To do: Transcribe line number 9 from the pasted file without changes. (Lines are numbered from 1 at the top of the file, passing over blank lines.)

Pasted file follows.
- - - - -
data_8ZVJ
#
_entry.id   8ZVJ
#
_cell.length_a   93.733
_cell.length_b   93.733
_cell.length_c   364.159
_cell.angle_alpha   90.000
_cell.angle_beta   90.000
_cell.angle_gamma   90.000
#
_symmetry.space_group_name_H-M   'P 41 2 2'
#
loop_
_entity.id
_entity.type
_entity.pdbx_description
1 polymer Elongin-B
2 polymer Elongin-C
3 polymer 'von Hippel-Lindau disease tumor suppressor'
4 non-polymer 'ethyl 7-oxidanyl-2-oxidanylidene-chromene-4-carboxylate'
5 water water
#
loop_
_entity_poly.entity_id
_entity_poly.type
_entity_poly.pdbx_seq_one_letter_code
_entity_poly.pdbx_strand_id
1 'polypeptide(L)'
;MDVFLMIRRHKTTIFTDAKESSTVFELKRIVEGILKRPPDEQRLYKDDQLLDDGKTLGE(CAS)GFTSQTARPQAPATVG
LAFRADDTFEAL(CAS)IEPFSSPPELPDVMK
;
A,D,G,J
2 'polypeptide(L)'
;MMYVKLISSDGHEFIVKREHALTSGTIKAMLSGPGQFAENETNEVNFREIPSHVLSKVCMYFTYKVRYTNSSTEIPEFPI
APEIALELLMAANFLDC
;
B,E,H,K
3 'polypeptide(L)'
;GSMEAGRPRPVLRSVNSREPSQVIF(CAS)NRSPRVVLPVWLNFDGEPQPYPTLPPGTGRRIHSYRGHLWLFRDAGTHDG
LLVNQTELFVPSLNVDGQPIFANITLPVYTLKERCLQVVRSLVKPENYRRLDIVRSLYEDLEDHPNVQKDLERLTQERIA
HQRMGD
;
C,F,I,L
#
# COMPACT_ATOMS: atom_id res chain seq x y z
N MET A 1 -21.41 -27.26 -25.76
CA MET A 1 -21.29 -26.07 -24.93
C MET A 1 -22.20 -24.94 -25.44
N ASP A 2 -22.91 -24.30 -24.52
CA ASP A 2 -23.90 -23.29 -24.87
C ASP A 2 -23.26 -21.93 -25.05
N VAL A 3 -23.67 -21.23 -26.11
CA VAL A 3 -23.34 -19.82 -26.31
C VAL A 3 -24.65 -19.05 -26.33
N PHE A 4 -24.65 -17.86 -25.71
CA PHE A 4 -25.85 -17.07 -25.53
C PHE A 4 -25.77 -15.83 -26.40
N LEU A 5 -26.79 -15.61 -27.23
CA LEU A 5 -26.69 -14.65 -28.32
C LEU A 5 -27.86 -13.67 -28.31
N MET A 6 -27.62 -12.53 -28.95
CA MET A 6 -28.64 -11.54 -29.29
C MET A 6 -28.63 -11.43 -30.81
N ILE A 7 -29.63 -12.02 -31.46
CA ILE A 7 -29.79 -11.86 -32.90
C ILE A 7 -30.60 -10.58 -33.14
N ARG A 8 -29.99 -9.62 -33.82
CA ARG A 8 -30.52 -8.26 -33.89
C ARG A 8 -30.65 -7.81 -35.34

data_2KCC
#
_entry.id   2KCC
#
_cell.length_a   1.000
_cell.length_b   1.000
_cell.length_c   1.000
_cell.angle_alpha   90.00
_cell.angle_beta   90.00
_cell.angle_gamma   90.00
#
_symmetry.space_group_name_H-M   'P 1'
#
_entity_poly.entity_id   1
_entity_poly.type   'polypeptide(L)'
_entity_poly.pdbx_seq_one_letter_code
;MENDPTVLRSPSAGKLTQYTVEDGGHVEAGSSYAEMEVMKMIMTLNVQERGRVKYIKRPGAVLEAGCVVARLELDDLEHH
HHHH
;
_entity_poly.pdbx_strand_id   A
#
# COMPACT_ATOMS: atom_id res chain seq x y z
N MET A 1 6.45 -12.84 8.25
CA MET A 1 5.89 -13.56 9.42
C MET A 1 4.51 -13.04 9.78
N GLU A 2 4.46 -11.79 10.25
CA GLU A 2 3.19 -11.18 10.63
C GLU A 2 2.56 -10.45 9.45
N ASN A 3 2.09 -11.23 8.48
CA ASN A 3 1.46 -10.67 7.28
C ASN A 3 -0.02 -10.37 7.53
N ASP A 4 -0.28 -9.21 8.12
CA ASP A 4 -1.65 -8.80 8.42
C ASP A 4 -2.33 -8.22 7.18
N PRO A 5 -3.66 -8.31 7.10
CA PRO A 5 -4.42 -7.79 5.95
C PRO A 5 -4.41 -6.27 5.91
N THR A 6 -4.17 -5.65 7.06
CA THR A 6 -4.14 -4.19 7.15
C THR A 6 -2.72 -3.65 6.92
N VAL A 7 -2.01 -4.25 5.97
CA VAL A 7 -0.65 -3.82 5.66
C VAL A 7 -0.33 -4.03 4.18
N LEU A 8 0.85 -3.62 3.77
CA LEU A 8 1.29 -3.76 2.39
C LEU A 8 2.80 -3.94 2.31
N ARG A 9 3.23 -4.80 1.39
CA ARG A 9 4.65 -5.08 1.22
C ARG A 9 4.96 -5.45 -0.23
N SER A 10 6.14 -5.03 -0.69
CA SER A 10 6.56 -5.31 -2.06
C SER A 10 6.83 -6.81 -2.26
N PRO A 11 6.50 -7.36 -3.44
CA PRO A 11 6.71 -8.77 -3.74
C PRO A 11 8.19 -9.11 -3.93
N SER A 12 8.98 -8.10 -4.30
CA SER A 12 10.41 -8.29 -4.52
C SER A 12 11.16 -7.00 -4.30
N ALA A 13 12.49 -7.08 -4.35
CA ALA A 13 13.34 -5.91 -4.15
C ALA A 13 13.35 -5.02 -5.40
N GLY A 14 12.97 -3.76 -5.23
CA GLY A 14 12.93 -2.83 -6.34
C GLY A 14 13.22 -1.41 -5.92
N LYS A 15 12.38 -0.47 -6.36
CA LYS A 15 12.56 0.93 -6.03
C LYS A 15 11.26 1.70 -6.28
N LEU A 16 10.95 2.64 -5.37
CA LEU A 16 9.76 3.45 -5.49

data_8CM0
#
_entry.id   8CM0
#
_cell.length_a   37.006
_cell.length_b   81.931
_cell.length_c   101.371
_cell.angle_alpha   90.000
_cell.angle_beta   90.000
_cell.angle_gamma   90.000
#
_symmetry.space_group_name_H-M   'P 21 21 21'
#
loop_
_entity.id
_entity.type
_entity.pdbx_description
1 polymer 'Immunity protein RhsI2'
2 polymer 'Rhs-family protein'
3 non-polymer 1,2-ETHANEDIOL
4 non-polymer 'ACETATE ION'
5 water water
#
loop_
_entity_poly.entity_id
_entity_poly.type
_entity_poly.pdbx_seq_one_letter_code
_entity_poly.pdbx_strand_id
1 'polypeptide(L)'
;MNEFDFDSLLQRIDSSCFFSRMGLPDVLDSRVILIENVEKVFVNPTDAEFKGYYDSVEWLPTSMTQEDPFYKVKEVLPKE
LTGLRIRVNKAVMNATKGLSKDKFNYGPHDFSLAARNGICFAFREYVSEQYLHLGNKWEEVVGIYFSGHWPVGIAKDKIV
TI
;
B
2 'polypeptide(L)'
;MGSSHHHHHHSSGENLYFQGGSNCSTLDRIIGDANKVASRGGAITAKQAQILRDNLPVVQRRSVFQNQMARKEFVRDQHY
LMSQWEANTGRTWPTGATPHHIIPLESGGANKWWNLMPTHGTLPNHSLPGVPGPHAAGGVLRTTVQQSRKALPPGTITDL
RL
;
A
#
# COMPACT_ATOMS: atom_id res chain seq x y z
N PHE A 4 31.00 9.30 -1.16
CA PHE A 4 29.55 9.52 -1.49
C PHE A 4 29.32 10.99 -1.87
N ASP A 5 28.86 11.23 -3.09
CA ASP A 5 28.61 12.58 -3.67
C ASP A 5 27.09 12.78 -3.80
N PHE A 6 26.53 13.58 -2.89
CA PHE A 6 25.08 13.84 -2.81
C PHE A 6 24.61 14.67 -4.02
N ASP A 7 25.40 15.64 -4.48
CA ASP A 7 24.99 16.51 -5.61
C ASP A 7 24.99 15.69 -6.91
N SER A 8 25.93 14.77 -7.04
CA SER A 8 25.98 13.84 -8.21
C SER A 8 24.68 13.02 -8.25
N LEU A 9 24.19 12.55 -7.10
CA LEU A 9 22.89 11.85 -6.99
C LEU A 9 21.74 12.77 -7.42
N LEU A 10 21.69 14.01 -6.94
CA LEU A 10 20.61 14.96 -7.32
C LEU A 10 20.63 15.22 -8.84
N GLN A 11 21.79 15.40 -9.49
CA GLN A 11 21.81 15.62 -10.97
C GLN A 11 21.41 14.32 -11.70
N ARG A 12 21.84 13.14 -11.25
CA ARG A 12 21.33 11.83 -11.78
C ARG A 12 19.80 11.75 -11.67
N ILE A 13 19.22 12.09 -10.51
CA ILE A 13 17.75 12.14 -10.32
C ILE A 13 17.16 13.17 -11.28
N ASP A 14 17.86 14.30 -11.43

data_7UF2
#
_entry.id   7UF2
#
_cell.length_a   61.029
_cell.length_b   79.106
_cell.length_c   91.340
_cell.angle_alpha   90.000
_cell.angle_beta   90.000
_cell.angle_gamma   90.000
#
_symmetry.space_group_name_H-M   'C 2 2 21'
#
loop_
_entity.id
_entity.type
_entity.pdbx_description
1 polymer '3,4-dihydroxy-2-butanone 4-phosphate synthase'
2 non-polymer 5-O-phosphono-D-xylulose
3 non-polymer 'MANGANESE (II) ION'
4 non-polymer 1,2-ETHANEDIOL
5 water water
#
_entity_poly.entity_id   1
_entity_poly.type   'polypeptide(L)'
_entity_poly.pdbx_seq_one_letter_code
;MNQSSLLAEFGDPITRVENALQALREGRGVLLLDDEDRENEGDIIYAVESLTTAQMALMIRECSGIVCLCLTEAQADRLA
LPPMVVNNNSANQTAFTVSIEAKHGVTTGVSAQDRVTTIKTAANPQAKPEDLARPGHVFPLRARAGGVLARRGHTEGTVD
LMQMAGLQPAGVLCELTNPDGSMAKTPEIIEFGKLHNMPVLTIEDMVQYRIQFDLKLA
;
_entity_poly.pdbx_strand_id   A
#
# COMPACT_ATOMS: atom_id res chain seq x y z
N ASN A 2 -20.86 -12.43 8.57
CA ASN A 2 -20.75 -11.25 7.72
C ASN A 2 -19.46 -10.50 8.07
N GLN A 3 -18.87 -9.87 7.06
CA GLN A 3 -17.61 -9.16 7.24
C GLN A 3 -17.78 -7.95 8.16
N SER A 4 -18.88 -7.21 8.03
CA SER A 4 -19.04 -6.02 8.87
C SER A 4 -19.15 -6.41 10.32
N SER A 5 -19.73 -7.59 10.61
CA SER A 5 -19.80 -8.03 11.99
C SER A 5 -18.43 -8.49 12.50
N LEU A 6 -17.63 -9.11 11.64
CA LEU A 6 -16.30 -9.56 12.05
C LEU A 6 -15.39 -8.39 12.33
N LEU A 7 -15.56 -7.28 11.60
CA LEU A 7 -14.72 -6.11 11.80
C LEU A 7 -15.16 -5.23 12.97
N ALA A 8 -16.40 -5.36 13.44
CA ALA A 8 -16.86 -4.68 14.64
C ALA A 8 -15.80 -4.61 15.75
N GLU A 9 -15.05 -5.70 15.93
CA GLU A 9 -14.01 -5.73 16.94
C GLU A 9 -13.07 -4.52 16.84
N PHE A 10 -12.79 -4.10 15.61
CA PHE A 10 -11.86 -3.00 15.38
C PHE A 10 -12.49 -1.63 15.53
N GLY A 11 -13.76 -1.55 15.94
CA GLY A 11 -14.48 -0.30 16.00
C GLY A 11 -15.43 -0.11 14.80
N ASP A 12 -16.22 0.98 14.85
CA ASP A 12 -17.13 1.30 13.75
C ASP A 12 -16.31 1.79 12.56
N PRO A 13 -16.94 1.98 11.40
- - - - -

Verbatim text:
_cell.angle_beta   90.000